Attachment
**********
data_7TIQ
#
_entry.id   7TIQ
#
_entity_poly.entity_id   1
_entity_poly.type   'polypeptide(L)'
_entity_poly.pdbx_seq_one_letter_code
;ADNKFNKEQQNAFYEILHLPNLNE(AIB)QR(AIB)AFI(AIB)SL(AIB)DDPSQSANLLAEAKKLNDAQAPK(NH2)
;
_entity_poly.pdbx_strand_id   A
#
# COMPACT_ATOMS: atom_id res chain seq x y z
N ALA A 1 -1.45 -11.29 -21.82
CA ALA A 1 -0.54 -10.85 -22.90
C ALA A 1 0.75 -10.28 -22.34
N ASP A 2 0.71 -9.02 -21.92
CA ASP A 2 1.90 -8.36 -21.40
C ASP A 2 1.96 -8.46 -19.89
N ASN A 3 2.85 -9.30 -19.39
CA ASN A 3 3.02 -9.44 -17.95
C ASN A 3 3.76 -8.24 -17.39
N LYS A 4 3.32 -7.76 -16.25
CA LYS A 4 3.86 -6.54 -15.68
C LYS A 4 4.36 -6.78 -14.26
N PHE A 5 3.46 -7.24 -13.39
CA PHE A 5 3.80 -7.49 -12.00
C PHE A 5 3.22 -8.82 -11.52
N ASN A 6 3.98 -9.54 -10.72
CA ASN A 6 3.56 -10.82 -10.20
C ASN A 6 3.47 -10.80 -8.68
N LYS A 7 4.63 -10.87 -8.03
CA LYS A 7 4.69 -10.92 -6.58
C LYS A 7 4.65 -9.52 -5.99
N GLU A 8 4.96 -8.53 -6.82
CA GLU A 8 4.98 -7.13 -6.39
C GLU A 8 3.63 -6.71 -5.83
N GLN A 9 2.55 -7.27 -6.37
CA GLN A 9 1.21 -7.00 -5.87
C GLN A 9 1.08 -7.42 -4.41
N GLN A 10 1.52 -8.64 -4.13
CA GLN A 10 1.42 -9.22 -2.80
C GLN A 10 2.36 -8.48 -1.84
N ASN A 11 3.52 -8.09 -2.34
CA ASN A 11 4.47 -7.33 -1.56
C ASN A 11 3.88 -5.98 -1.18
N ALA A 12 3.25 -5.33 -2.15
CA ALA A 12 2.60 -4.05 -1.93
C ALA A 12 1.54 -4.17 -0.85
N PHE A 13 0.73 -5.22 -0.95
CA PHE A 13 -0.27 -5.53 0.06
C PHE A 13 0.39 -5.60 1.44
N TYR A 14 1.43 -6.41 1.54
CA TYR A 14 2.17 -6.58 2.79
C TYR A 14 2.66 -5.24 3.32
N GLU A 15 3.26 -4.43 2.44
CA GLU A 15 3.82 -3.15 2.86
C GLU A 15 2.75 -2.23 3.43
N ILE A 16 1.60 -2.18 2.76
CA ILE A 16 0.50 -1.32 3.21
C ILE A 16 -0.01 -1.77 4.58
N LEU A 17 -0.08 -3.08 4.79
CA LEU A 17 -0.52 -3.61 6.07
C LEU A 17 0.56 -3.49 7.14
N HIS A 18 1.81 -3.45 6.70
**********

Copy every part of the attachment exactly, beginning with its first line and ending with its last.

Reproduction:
data_7TIQ
#
_entry.id   7TIQ
#
_entity_poly.entity_id   1
_entity_poly.type   'polypeptide(L)'
_entity_poly.pdbx_seq_one_letter_code
;ADNKFNKEQQNAFYEILHLPNLNE(AIB)QR(AIB)AFI(AIB)SL(AIB)DDPSQSANLLAEAKKLNDAQAPK(NH2)
;
_entity_poly.pdbx_strand_id   A
#
# COMPACT_ATOMS: atom_id res chain seq x y z
N ALA A 1 -1.45 -11.29 -21.82
CA ALA A 1 -0.54 -10.85 -22.90
C ALA A 1 0.75 -10.28 -22.34
N ASP A 2 0.71 -9.02 -21.92
CA ASP A 2 1.90 -8.36 -21.40
C ASP A 2 1.96 -8.46 -19.89
N ASN A 3 2.85 -9.30 -19.39
CA ASN A 3 3.02 -9.44 -17.95
C ASN A 3 3.76 -8.24 -17.39
N LYS A 4 3.32 -7.76 -16.25
CA LYS A 4 3.86 -6.54 -15.68
C LYS A 4 4.36 -6.78 -14.26
N PHE A 5 3.46 -7.24 -13.39
CA PHE A 5 3.80 -7.49 -12.00
C PHE A 5 3.22 -8.82 -11.52
N ASN A 6 3.98 -9.54 -10.72
CA ASN A 6 3.56 -10.82 -10.20
C ASN A 6 3.47 -10.80 -8.68
N LYS A 7 4.63 -10.87 -8.03
CA LYS A 7 4.69 -10.92 -6.58
C LYS A 7 4.65 -9.52 -5.99
N GLU A 8 4.96 -8.53 -6.82
CA GLU A 8 4.98 -7.13 -6.39
C GLU A 8 3.63 -6.71 -5.83
N GLN A 9 2.55 -7.27 -6.37
CA GLN A 9 1.21 -7.00 -5.87
C GLN A 9 1.08 -7.42 -4.41
N GLN A 10 1.52 -8.64 -4.13
CA GLN A 10 1.42 -9.22 -2.80
C GLN A 10 2.36 -8.48 -1.84
N ASN A 11 3.52 -8.09 -2.34
CA ASN A 11 4.47 -7.33 -1.56
C ASN A 11 3.88 -5.98 -1.18
N ALA A 12 3.25 -5.33 -2.15
CA ALA A 12 2.60 -4.05 -1.93
C ALA A 12 1.54 -4.17 -0.85
N PHE A 13 0.73 -5.22 -0.95
CA PHE A 13 -0.27 -5.53 0.06
C PHE A 13 0.39 -5.60 1.44
N TYR A 14 1.43 -6.41 1.54
CA TYR A 14 2.17 -6.58 2.79
C TYR A 14 2.66 -5.24 3.32
N GLU A 15 3.26 -4.43 2.44
CA GLU A 15 3.82 -3.15 2.86
C GLU A 15 2.75 -2.23 3.43
N ILE A 16 1.60 -2.18 2.76
CA ILE A 16 0.50 -1.32 3.21
C ILE A 16 -0.01 -1.77 4.58
N LEU A 17 -0.08 -3.08 4.79
CA LEU A 17 -0.52 -3.61 6.07
C LEU A 17 0.56 -3.49 7.14
N HIS A 18 1.81 -3.45 6.70